From there, you will want to microwave the fondant in five-second intervals to make sure that you do not overdo it.
After each little burst of microwaving the fondant, remember to knead the fondant once it has cooled down enough to touch it. Continue doing this until the fondant has the flexibility that you need for your cake.
Always remember that you can add more of a softener, whether it is glycerin, vegetable shortening, or heat. You cannot necessarily take it away. Remember that a little bit of material can go a long way, so be careful not to overdo the softening of the fondant.
How Do You Harden Fondant?
On the other side of things, you might find that the fondant you are working with has become too liquid-like to work with. This could happen because you overdid the softening of the fondant, or it could be that the recipe simply isn’t the best.
The main way that you go about hardening fondant again is by introducing airflow and heat to help the glycerin dry out a little bit. For homemade fondants, this helps to speed up the natural process of fondant hardening when it is left out in the open.
What this means is that hardening fondant again is incredibly easy and straightforward, and it doesn’t take a lot of work. However, there are other methods that you can use besides heat and airflow, if you do not want to work with the oven.
If you choose to use your oven, what you will want to do is set the oven to a medium-warm setting and let it heat up for about five minutes. After those five minutes have passed, turn the oven off and open it up.
Place the pieces of fondant that need to be hardened on a sheet pan that has been lined with parchment paper, and place this sheet pan into the cooling oven.
Typically, small fondant pieces should remain in the oven for no more than ten minutes. Larger fondant pieces should remain in the oven for no more than fifteen minutes.
Once your fondant pieces have sat in the cooling oven for the designated time, you should take the sheet pan out of the oven to let it air dry for about thirty minutes.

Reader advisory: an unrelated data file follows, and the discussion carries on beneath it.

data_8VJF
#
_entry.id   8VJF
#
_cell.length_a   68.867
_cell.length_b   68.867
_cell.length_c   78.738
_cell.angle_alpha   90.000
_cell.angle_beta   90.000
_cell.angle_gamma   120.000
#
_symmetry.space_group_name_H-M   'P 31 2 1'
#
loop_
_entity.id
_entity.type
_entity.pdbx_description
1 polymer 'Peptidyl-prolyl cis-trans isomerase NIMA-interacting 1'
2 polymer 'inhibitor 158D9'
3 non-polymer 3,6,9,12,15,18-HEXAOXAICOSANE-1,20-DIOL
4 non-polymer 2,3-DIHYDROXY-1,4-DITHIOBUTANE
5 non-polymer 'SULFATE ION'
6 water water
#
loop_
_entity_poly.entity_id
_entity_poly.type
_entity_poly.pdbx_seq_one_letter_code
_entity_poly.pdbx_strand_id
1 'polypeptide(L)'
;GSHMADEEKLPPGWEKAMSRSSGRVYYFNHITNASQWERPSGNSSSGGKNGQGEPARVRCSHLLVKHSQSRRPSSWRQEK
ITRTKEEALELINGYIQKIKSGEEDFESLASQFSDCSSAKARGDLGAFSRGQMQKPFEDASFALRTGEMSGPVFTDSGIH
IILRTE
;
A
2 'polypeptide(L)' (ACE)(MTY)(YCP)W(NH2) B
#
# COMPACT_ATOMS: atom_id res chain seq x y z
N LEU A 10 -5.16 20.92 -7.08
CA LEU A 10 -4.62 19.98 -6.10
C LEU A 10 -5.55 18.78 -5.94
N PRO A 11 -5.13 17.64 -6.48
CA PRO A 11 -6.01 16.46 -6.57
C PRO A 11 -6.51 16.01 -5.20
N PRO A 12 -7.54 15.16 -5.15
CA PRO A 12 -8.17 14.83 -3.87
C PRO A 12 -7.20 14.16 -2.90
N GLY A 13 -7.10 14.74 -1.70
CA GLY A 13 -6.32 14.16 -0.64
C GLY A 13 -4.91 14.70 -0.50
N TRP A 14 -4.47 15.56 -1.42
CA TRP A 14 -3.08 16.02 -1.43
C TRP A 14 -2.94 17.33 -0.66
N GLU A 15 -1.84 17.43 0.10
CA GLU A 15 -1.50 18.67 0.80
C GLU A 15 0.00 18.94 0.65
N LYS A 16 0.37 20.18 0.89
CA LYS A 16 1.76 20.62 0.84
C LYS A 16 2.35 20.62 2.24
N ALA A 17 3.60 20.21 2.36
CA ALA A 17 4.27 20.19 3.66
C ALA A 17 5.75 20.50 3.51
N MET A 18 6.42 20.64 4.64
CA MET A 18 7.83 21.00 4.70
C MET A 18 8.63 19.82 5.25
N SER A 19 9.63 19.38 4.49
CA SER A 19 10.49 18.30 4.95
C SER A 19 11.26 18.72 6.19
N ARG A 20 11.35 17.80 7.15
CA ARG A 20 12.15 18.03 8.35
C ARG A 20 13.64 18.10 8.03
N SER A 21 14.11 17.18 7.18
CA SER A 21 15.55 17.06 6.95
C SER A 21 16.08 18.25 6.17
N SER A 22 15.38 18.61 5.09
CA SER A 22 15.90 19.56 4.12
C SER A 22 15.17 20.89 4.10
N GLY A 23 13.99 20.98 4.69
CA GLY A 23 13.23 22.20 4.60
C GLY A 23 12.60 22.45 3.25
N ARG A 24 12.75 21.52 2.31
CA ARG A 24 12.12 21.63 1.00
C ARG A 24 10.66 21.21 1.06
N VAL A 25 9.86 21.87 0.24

In most cases, this will leave you with sufficiently hardened fondant. If you do not want to work with the oven, or you are unable to use the oven, you can consider the unorthodox method of using a hair dryer as a replacement heat source.
If you plan to use a hair dryer, you will want to first start by putting your fondant on a sheet pan that has been lined with parchment paper. From here, you should set the hair dryer to its lowest setting, and you should stand about a foot and a half away from the fondant.
Turn the hair dryer on, move it around the pieces to let all areas dry out thoroughly, and let it run for no more than ten minutes, depending on the size of the pieces.
Similarly, you should also let the pieces sit out at room temperature for about thirty minutes to ensure that they are sufficiently hardened. With the hair dryer, it might be difficult to get all areas of the fondant hardened, but it will be much easier to go back and heat the fondant a little more compared to heating the oven and sticking the fondant back in.
If you would rather use additives to harden your fondant, you have two choices. There are tragacanth gum and carboxymethyl cellulose (CMC). CMC is also sold under the names “tylose powder” or “tylo powder.”
Tragacanth can take up to 24 hours to completely activate, which is generally one of the reasons why it isn’t typically used to harden fondant, and it has a bad tendency to leave a yellowish tint on light-colored fondant pieces.
It is also growing less common, likely for the above reasons, meaning that if you need to harden your fondant with additives, you should use CMC if possible.
To apply CMC, all you really need to do is mix one to two teaspoons of powder for every pound of fondant you are using. Generally, you should use one teaspoon if you live in an arid environment and two teaspoons if you live in a more humid area. You should knead the fondant first and then immediately apply the powder.
From there, let it rest at room temperature until it is dry, and you will have your sufficiently hardened fondant.
Sarah is the founder of Baking Kneads, LLC, a blog sharing guides, tips, and recipes for those learning how to bake. Growing up as the daughter of a baker, she spent much of her childhood learning the basics in a local bakery.